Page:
A big competitor to Ethernet in the past was Token Ring, which runs at 4 Mbps or 16 Mbps. Token Ring is a network architecture that uses a star ring topology (a hybrid, looking physically like a star but logically wired as a ring) and can use many forms of cables.
IBM Token Ring has its own proprietary cable types, while more modern implementations of Token Ring can use CAT 3 or CAT 5 UTP cabling. Token Ring uses the token-passing access method.
Looking at Token Ring networks today, you may wonder where the “ring” topology is, because the network appears to have a star topology. The reason why it appears that this network architecture is using a star topology is that all hosts are connected to a central device that looks similar to a hub, but with Token Ring, this device is called a multistation access unit (MAU or MSAU). . The ring is the internal communication path within the wiring.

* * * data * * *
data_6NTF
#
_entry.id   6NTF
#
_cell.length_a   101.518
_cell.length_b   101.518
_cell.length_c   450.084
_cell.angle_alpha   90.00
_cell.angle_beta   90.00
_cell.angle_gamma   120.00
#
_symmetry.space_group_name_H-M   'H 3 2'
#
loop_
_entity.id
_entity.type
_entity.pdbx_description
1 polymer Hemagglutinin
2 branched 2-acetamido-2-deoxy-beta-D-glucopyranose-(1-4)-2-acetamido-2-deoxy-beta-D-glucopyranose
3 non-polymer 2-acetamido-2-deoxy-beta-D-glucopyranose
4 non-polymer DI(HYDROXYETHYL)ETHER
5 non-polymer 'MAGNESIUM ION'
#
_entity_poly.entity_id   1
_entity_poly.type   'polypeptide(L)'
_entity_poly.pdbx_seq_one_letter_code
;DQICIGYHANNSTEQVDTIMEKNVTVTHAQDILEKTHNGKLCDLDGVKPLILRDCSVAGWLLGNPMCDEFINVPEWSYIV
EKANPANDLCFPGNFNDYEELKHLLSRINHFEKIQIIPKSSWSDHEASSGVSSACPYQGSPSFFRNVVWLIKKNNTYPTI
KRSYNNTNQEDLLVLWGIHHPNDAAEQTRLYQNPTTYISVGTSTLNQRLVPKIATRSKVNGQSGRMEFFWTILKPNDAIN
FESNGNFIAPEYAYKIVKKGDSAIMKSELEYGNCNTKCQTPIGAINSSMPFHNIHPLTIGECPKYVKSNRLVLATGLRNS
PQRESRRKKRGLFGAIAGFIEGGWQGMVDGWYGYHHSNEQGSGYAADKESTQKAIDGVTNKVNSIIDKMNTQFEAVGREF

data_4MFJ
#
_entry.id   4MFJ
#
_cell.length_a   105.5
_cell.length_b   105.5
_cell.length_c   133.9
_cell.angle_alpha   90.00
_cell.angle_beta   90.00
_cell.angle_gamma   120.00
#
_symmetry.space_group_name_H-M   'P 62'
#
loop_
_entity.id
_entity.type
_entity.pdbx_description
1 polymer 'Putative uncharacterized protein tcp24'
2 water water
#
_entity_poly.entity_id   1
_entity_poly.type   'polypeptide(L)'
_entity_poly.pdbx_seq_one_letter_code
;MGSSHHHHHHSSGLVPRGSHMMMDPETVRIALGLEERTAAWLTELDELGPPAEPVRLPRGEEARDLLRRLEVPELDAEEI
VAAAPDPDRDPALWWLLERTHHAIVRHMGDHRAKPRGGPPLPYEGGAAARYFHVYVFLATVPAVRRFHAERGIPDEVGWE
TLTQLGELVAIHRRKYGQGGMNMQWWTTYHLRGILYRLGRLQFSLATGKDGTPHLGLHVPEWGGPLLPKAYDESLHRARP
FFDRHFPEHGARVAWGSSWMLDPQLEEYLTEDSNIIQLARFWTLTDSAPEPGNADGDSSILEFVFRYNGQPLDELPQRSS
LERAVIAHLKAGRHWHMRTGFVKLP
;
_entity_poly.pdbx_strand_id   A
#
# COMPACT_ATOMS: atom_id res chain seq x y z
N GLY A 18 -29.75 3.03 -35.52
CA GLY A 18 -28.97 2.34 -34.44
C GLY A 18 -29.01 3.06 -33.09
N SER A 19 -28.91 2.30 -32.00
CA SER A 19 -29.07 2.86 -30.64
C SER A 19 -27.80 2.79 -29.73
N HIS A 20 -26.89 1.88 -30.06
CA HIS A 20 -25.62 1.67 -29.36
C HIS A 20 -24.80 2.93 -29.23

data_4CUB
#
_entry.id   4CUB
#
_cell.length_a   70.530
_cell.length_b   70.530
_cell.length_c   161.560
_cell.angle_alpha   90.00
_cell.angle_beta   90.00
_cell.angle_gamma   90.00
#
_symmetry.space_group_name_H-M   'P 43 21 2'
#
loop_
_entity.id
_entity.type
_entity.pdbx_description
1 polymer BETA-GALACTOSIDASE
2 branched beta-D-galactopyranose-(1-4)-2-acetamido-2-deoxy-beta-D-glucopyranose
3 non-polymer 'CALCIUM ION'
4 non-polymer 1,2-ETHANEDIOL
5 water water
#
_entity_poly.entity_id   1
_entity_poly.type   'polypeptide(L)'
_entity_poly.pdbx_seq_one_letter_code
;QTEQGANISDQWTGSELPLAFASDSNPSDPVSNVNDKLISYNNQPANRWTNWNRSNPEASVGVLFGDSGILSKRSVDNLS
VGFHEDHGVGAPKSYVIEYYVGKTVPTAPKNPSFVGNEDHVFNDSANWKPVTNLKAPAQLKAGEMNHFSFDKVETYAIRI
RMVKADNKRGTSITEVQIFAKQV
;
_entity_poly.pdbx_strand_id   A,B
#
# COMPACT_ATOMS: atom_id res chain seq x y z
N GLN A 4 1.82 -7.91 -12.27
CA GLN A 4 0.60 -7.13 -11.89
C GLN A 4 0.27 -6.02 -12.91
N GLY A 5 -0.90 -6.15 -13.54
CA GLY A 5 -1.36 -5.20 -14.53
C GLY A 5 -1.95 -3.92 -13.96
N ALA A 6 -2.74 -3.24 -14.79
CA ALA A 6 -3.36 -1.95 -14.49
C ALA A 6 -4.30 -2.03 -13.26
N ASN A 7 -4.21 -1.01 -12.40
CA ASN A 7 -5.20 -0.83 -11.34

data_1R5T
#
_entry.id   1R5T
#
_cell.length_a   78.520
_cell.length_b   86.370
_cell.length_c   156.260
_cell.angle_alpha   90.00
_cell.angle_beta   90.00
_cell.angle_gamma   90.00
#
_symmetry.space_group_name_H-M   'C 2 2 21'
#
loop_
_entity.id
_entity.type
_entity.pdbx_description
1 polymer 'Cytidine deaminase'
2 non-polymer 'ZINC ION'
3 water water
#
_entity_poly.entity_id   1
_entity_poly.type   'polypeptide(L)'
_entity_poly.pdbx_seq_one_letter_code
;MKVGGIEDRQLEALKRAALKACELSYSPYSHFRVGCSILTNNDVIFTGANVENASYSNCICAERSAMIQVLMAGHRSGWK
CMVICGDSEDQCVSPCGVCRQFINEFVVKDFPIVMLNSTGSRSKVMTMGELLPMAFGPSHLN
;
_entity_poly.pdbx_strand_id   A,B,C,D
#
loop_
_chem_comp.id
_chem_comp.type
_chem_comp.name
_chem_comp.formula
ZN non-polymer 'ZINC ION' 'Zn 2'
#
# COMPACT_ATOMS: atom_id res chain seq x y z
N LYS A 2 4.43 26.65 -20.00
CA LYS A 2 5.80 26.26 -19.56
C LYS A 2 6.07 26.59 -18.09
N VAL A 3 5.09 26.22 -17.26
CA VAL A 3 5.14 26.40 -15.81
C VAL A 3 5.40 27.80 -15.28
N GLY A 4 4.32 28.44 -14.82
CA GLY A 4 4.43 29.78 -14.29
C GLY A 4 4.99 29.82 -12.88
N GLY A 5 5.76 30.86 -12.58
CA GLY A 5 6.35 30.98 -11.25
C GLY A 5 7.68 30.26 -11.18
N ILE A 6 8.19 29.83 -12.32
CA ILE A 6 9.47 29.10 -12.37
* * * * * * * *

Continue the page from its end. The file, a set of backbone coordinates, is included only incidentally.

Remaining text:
Token Ring uses token passing; it is impossible to have collisions in a token-passing environment, because the MAUs do not have collisions lights like an Ethernet hub does (remember that Ethernet uses CSMA /CD and there is potential for collisions).